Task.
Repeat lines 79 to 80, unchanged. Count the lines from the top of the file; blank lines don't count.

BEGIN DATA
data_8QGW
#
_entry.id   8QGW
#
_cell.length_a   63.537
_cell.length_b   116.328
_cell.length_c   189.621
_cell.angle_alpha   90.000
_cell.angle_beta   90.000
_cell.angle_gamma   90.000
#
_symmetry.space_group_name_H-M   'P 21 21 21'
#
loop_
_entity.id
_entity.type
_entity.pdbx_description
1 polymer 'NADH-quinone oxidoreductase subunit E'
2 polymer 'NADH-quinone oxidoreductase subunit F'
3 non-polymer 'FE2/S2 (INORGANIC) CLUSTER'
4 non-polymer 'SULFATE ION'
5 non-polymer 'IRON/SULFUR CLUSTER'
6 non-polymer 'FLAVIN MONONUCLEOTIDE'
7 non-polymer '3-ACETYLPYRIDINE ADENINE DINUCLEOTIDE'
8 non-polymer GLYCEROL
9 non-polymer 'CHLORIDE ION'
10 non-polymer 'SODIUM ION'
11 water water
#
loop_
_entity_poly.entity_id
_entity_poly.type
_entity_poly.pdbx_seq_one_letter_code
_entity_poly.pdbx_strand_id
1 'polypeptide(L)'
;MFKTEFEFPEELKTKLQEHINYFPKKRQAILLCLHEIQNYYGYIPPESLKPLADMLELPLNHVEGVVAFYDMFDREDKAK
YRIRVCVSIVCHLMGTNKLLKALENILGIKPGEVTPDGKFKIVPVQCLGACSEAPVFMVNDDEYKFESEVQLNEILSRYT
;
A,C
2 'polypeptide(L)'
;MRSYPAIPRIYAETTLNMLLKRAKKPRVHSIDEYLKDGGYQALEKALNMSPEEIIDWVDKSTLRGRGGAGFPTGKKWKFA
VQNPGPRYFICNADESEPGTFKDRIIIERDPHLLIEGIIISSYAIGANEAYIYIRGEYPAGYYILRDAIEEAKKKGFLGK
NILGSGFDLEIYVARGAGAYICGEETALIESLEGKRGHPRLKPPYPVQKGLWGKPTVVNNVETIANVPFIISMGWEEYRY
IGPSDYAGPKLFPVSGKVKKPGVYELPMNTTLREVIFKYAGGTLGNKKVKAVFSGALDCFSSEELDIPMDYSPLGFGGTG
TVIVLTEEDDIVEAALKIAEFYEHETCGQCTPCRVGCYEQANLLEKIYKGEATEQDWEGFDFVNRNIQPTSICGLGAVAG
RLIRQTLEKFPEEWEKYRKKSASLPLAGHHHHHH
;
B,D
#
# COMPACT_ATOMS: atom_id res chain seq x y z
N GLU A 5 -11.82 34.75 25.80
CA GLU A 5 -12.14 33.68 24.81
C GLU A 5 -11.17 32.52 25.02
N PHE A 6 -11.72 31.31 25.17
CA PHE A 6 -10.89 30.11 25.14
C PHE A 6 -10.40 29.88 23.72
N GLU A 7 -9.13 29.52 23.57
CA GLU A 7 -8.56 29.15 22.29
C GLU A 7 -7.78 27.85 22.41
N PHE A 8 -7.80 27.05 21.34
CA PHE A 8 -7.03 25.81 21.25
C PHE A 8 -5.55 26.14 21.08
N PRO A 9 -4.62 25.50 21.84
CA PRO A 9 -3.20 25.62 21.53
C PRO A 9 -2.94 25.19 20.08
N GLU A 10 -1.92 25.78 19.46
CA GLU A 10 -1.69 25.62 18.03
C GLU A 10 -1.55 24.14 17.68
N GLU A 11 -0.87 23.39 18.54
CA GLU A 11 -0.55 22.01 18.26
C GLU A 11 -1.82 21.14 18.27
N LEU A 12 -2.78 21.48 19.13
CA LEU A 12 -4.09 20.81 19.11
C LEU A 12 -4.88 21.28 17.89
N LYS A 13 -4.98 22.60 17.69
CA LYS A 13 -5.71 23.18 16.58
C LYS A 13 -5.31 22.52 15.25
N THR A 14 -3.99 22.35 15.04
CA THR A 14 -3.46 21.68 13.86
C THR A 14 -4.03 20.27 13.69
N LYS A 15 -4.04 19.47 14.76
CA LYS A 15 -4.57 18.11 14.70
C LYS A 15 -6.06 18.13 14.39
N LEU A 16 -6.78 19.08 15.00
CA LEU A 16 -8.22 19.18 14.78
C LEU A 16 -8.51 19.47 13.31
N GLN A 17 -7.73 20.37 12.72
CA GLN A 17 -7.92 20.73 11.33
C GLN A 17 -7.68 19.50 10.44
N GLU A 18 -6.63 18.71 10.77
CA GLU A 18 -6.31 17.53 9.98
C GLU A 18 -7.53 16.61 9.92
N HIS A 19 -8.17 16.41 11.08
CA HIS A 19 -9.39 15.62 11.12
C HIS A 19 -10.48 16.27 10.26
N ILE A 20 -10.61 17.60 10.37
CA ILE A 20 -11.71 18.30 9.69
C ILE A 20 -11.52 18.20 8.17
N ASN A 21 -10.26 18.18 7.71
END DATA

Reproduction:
CA THR A 14 -3.46 21.68 13.86
C THR A 14 -4.03 20.27 13.69